Kansas-Missouri 'Border War' Brings Nothing But Losses For Both Sides
Is Topeka burning Lawrence to the ground this time?
An illustration of Quantrill and his band of guerillas raiding Lawrence, first published in Harper's weekly on Sept. 5,1863.
When I was growing up, my mother informed me, “Missouri is known for good roads and bad schools, and Kansas vice versa.”
Word has reached me that Missouri’s highways now more closely resemble moonscapes, and that my Mom’s alma mater, the University of Kansas, isn’t what it used to be thanks to several rounds of budget cuts.
The same applies to the Shawnee Mission School District. Growing up, I knew it as the gold standard for public schools in the Kansas City area, and it’s long been one of those things Johnson Countians point to with pride as one of the attributes that make the quality of life in the county so enviable.
No longer, according to Emma Webb of Shawnee.
“I recently moved from Olathe,” she wrote me. “I specifically chose a location that was not serviced by Shawnee Mission schools because of their decline.”
"Chalk up yet another casualty in our region’s long-running economic-development ‘border war.’”
This sort of thing is not unique to Kansas City, by the way. Since the 1930s, states have used fat tax breaks to lure companies from other states. The breaks are justified on the grounds that the new jobs and residents they bring will make up for the lost revenue from the tax giveaways.
But perhaps nowhere is the futility of this strategy made clearer than in Kansas City, where the breaks are used to lure companies to move not hundreds of miles but across a street.
As a 2011 letter to Kansas Gov. Sam Brownback and Missouri Gov. Jay Nixon signed by 17 top area business leaders states, Kansas City is unusual among large bi- or multi-state metropolitan areas in that it is almost evenly divided between its two states. That means there’s a high degree of interconnectedness in the metropolitan economy.
Thus, if Kansas lures a company on the Missouri side of State Line Road across it, about the only winner is the company being lured. Missouri loses the taxes the company had been paying, while the chief Kansas incentive lets the company keep the income taxes its employees would otherwise have sent to Topeka. (To be fair, this incentive was patterned after one enacted a few years before in Missouri, but Kansas has been more successful in using it to bribe businesses across the state line.) And if those employees don’t move to Kansas but remain on the Missouri side of the line, Kansas municipalities don’t even get additional property tax revenue from the nonexistent new residents. And that’s on top of losing the income taxes of the Kansans working for it.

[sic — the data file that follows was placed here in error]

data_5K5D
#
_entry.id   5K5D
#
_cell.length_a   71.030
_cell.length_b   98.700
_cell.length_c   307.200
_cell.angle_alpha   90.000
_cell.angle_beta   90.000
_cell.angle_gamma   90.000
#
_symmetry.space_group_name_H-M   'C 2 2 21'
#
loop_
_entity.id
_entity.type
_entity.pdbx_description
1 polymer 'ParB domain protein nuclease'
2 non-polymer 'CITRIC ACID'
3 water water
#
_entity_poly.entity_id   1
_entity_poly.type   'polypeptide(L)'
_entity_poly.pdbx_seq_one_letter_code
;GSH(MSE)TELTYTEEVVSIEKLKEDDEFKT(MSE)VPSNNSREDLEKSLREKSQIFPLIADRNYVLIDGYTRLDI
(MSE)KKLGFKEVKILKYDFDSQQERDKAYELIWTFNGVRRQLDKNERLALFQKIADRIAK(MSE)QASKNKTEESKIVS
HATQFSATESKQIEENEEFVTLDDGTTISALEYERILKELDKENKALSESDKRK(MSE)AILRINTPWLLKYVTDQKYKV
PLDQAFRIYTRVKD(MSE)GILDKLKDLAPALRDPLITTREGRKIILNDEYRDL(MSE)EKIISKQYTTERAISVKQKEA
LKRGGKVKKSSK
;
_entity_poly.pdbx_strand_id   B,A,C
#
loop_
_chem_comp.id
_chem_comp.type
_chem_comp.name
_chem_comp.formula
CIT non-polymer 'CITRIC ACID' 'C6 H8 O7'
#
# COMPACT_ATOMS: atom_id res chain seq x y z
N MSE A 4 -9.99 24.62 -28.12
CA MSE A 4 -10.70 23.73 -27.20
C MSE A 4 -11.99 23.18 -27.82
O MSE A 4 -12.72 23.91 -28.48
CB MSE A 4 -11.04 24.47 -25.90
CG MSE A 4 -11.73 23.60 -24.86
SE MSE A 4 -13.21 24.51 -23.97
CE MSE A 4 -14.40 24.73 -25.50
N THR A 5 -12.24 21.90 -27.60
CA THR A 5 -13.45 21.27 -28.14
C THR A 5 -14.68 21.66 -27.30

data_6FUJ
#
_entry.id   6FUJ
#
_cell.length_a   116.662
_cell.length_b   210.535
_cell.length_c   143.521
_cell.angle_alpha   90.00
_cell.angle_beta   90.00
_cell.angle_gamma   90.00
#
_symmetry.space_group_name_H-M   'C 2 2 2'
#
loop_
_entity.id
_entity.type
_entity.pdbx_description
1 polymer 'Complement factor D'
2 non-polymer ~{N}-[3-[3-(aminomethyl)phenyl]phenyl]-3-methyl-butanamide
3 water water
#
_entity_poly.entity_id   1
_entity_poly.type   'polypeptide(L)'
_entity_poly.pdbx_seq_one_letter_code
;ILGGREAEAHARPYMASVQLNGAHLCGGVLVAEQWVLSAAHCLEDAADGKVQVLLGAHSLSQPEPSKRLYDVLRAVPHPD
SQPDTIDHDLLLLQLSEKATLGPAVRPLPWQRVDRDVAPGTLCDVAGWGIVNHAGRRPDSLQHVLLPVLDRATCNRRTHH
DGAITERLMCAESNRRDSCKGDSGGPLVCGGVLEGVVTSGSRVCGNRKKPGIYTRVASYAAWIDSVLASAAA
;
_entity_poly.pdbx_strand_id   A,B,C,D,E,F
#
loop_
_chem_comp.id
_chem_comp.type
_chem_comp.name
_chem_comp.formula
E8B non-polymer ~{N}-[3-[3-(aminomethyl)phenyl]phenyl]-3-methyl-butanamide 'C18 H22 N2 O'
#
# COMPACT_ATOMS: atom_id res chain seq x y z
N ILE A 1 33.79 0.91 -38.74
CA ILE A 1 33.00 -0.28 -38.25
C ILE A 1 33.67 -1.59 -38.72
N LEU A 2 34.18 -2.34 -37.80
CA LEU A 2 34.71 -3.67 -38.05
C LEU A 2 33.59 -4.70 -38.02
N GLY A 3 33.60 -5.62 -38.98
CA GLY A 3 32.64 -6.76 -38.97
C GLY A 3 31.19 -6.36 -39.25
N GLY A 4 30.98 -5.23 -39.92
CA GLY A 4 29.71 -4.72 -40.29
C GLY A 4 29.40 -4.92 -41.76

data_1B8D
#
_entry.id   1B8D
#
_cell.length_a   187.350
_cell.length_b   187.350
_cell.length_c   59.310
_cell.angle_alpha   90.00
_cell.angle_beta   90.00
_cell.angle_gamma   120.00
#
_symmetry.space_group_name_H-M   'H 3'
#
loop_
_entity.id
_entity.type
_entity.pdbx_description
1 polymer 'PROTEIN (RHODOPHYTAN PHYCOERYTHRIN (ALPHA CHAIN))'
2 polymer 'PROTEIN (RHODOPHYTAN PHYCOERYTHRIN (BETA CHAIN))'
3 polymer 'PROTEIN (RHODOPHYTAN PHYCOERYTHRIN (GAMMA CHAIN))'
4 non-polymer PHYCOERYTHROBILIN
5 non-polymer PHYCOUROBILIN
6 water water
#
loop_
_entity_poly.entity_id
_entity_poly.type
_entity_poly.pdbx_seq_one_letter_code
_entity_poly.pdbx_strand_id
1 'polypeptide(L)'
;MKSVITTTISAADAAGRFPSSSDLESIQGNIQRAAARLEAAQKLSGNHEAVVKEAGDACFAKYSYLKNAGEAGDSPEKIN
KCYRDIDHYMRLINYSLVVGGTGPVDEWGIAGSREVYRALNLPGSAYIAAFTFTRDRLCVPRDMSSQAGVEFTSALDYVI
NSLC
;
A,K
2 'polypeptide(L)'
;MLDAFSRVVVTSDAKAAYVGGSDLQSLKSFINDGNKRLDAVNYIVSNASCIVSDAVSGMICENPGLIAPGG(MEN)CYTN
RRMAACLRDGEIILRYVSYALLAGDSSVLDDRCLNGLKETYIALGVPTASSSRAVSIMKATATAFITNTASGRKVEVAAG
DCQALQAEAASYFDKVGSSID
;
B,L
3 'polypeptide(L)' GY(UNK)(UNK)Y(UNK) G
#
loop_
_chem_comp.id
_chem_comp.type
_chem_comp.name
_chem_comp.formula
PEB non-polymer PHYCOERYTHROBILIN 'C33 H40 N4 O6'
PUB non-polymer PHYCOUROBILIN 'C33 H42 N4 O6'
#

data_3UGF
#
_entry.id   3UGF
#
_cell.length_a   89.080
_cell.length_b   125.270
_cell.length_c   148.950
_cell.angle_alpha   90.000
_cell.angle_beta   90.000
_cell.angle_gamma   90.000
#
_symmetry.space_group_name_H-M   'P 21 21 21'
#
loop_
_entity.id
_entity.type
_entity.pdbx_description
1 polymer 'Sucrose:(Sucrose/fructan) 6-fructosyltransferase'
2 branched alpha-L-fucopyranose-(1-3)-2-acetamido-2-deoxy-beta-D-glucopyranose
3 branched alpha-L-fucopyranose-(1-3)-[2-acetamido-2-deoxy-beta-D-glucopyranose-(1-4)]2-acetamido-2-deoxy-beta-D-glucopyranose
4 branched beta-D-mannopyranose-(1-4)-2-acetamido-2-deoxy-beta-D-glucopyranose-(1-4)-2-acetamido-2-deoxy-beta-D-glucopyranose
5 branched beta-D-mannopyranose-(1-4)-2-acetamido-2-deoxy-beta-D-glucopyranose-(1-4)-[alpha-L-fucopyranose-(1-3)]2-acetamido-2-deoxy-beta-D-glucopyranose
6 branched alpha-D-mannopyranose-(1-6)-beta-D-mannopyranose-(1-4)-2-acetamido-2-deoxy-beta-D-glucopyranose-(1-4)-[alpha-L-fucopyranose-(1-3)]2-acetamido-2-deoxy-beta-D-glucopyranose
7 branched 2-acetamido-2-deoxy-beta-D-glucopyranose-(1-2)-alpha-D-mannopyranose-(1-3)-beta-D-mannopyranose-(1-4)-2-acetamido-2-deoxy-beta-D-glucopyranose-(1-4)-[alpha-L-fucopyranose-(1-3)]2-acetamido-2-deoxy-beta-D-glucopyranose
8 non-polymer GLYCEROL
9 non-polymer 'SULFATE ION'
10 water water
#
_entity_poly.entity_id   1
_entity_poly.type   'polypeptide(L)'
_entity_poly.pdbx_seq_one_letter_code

The result is a state balance sheet that’s as full of holes as those Missouri highways, and more and more Kansans are feeling the shocks as the economic engine hits them.
“I think most Johnson County residents, Republican and Democrat, pride ourselves on the quality of our schools,” Webb says. “Almost every school-related bond issue is passed. We invest in high-quality schools in the area, and Brownback’s policies have resulted in school funding being decreased.”
A half-hour west in Lawrence, Kansas, KU political science professor Burdett Loomis echoes the sentiment. “The biggest effect in Johnson County has been on the budget,” he says of the “job creation” strategy. There’s been a revenue loss of hundreds of millions of dollars, and diminished economic activity in the state.
“Also, the state hiked its sales tax, and they now pay 9 percent on everything, including food, while Missourians pay only 2 percent.”
Which probably means a surge of business in supermarkets just east of State Line Road.
Webb certainly agrees with Burdett: “What is most concerning to me is that Johnson County, which has been the primary economic engine of Kansas and the Kansas City metro area, fell behind Jackson County in GDP last year.”
Things aren’t so hot at Loomis’ employer, either. “The University of Kansas has taken several cutbacks, and more are coming because of continuing revenue shortfalls.” Which, in turn, means my mom’s alma mater is that much less able to produce a new generation of leaders who can advance Kansas and Missouri.
Yet Brownback refuses to budge. He flat-out refuses to consider closing a loophole that allows independent business owners to escape just about all taxes on business income — this in spite of recent revenue figures that show corporate income tax revenue fell 97 percent short of projections in the most recent quarter.
As a result, even Republicans are souring on the governor. When a Brownback ally, Tim Huelskamp, lost to a more moderate Republican in the rural First Congressional District in last month’s state primary, the shock waves were felt across the state.
“I believe most people in Johnson County are moderate (Bob Dole) Republicans, and right now we are being held hostage by someone who is catering to the extreme right wing,” Webb wrote.
Regardless which side of the state line you live on, you benefit from the quality of the people educated in Kansas’ universities and public schools, for they form a huge chunk of Greater Kansas City’s professional and leadership class. (Lawrence, after all, is right next door.) Those schools — along with the kids they educate and the state’s poorest citizens — are the real casualties in this border war. So far, the folks in Topeka have declined to pick up an olive branch extended from Jefferson City, but maybe moderate Johnson County Republicans can get the shooting to stop this time around. At least I hope so.
Sandy Smith is the home and real estate editor at Philadelphia magazine and a contributor to Next City. A native Kansas Citian, Smith graduated from The Pembroke Hill School in 1976 and Harvard University in 1982 before moving to Philadelphia, where he has lived for the past 34 years.